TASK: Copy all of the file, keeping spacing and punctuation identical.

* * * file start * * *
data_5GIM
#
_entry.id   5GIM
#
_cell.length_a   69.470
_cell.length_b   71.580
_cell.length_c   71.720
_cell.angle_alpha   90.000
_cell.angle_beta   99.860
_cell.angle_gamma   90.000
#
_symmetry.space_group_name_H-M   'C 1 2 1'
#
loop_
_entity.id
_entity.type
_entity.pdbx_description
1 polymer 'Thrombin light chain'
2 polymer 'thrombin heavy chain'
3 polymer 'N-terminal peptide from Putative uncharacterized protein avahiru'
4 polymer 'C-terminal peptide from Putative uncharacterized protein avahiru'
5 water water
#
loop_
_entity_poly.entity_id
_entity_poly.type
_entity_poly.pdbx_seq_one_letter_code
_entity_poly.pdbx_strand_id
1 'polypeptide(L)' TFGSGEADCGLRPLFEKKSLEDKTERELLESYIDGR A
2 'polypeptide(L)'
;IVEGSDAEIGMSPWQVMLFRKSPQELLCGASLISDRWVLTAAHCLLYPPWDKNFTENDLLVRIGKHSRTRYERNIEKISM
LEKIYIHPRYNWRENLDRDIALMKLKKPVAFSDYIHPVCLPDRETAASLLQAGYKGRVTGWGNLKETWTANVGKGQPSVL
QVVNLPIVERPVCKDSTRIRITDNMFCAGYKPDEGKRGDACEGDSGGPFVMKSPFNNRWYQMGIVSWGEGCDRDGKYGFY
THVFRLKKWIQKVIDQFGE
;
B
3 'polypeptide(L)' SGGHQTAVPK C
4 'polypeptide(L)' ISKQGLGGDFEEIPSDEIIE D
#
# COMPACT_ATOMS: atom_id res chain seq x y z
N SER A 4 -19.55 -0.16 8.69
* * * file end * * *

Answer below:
data_5GIM
#
_entry.id   5GIM
#
_cell.length_a   69.470
_cell.length_b   71.580
_cell.length_c   71.720
_cell.angle_alpha   90.000
_cell.angle_beta   99.860
_cell.angle_gamma   90.000
#
_symmetry.space_group_name_H-M   'C 1 2 1'
#
loop_
_entity.id
_entity.type
_entity.pdbx_description
1 polymer 'Thrombin light chain'
2 polymer 'thrombin heavy chain'
3 polymer 'N-terminal peptide from Putative uncharacterized protein avahiru'
4 polymer 'C-terminal peptide from Putative uncharacterized protein avahiru'
5 water water
#
loop_
_entity_poly.entity_id
_entity_poly.type
_entity_poly.pdbx_seq_one_letter_code
_entity_poly.pdbx_strand_id
1 'polypeptide(L)' TFGSGEADCGLRPLFEKKSLEDKTERELLESYIDGR A
2 'polypeptide(L)'
;IVEGSDAEIGMSPWQVMLFRKSPQELLCGASLISDRWVLTAAHCLLYPPWDKNFTENDLLVRIGKHSRTRYERNIEKISM
LEKIYIHPRYNWRENLDRDIALMKLKKPVAFSDYIHPVCLPDRETAASLLQAGYKGRVTGWGNLKETWTANVGKGQPSVL
QVVNLPIVERPVCKDSTRIRITDNMFCAGYKPDEGKRGDACEGDSGGPFVMKSPFNNRWYQMGIVSWGEGCDRDGKYGFY
THVFRLKKWIQKVIDQFGE
;
B
3 'polypeptide(L)' SGGHQTAVPK C
4 'polypeptide(L)' ISKQGLGGDFEEIPSDEIIE D
#
# COMPACT_ATOMS: atom_id res chain seq x y z
N SER A 4 -19.55 -0.16 8.69